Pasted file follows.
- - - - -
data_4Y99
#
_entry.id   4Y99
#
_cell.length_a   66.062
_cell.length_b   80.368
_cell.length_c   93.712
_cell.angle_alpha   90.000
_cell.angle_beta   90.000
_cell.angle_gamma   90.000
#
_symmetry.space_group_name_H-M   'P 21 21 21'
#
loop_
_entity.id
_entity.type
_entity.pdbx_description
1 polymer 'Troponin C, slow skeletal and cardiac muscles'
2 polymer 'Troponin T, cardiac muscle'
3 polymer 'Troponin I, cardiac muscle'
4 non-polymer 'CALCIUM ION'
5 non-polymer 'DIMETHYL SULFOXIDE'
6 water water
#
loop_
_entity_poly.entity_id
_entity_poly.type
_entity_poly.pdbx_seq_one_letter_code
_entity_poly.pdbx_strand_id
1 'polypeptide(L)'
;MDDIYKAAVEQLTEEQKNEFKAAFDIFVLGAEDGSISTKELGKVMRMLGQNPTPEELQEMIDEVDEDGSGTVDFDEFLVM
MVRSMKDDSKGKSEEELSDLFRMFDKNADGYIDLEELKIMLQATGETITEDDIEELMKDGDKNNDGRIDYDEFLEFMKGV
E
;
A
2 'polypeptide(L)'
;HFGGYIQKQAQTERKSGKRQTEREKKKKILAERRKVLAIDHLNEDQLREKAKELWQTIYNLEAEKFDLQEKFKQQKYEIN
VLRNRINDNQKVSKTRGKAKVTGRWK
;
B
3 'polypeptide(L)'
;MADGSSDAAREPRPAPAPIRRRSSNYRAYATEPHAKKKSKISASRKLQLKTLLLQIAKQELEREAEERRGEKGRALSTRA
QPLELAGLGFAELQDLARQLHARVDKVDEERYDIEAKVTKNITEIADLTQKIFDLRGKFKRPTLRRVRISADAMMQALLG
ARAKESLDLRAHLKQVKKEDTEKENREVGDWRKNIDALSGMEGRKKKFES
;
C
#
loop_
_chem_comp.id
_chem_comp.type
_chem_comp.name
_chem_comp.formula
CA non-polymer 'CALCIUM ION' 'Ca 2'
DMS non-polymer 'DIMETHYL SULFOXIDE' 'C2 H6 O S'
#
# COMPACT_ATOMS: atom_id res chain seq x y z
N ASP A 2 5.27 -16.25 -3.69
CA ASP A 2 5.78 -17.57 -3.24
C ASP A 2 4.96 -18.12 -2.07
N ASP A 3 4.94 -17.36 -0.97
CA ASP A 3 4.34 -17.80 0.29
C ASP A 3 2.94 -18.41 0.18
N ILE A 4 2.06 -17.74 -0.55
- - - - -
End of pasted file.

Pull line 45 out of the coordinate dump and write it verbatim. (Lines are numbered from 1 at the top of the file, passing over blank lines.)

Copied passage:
;